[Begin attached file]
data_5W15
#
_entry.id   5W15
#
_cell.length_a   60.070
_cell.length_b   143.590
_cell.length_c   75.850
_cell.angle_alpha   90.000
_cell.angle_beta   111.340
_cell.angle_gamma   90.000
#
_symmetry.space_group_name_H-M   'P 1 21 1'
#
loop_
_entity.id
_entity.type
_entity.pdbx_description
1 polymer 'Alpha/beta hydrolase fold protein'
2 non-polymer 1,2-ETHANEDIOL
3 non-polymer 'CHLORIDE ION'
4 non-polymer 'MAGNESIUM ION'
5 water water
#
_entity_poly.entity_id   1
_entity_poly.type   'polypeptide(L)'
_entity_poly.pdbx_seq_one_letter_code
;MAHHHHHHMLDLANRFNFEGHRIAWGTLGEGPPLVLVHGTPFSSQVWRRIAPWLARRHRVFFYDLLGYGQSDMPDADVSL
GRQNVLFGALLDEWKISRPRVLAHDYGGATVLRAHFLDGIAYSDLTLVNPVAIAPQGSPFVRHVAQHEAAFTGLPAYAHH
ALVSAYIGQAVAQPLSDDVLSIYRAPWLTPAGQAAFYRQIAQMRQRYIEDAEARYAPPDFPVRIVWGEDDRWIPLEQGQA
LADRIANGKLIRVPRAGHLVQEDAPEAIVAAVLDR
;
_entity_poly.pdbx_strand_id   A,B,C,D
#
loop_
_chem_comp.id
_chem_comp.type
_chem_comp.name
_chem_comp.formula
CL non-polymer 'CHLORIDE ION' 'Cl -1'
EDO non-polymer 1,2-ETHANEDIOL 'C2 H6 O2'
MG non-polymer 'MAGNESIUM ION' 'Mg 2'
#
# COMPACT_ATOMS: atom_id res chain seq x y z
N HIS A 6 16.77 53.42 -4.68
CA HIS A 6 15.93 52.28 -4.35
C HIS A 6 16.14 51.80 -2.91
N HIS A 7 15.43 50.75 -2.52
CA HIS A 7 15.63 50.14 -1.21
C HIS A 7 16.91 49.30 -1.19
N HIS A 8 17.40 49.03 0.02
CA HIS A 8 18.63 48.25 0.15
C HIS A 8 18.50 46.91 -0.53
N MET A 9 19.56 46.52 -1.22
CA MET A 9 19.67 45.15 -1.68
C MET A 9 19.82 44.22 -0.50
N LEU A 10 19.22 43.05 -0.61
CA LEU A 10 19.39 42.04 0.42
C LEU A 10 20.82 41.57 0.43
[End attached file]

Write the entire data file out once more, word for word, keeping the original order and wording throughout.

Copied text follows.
data_5W15
#
_entry.id   5W15
#
_cell.length_a   60.070
_cell.length_b   143.590
_cell.length_c   75.850
_cell.angle_alpha   90.000
_cell.angle_beta   111.340
_cell.angle_gamma   90.000
#
_symmetry.space_group_name_H-M   'P 1 21 1'
#
loop_
_entity.id
_entity.type
_entity.pdbx_description
1 polymer 'Alpha/beta hydrolase fold protein'
2 non-polymer 1,2-ETHANEDIOL
3 non-polymer 'CHLORIDE ION'
4 non-polymer 'MAGNESIUM ION'
5 water water
#
_entity_poly.entity_id   1
_entity_poly.type   'polypeptide(L)'
_entity_poly.pdbx_seq_one_letter_code
;MAHHHHHHMLDLANRFNFEGHRIAWGTLGEGPPLVLVHGTPFSSQVWRRIAPWLARRHRVFFYDLLGYGQSDMPDADVSL
GRQNVLFGALLDEWKISRPRVLAHDYGGATVLRAHFLDGIAYSDLTLVNPVAIAPQGSPFVRHVAQHEAAFTGLPAYAHH
ALVSAYIGQAVAQPLSDDVLSIYRAPWLTPAGQAAFYRQIAQMRQRYIEDAEARYAPPDFPVRIVWGEDDRWIPLEQGQA
LADRIANGKLIRVPRAGHLVQEDAPEAIVAAVLDR
;
_entity_poly.pdbx_strand_id   A,B,C,D
#
loop_
_chem_comp.id
_chem_comp.type
_chem_comp.name
_chem_comp.formula
CL non-polymer 'CHLORIDE ION' 'Cl -1'
EDO non-polymer 1,2-ETHANEDIOL 'C2 H6 O2'
MG non-polymer 'MAGNESIUM ION' 'Mg 2'
#
# COMPACT_ATOMS: atom_id res chain seq x y z
N HIS A 6 16.77 53.42 -4.68
CA HIS A 6 15.93 52.28 -4.35
C HIS A 6 16.14 51.80 -2.91
N HIS A 7 15.43 50.75 -2.52
CA HIS A 7 15.63 50.14 -1.21
C HIS A 7 16.91 49.30 -1.19
N HIS A 8 17.40 49.03 0.02
CA HIS A 8 18.63 48.25 0.15
C HIS A 8 18.50 46.91 -0.53
N MET A 9 19.56 46.52 -1.22
CA MET A 9 19.67 45.15 -1.68
C MET A 9 19.82 44.22 -0.50
N LEU A 10 19.22 43.05 -0.61
CA LEU A 10 19.39 42.04 0.42
C LEU A 10 20.82 41.57 0.43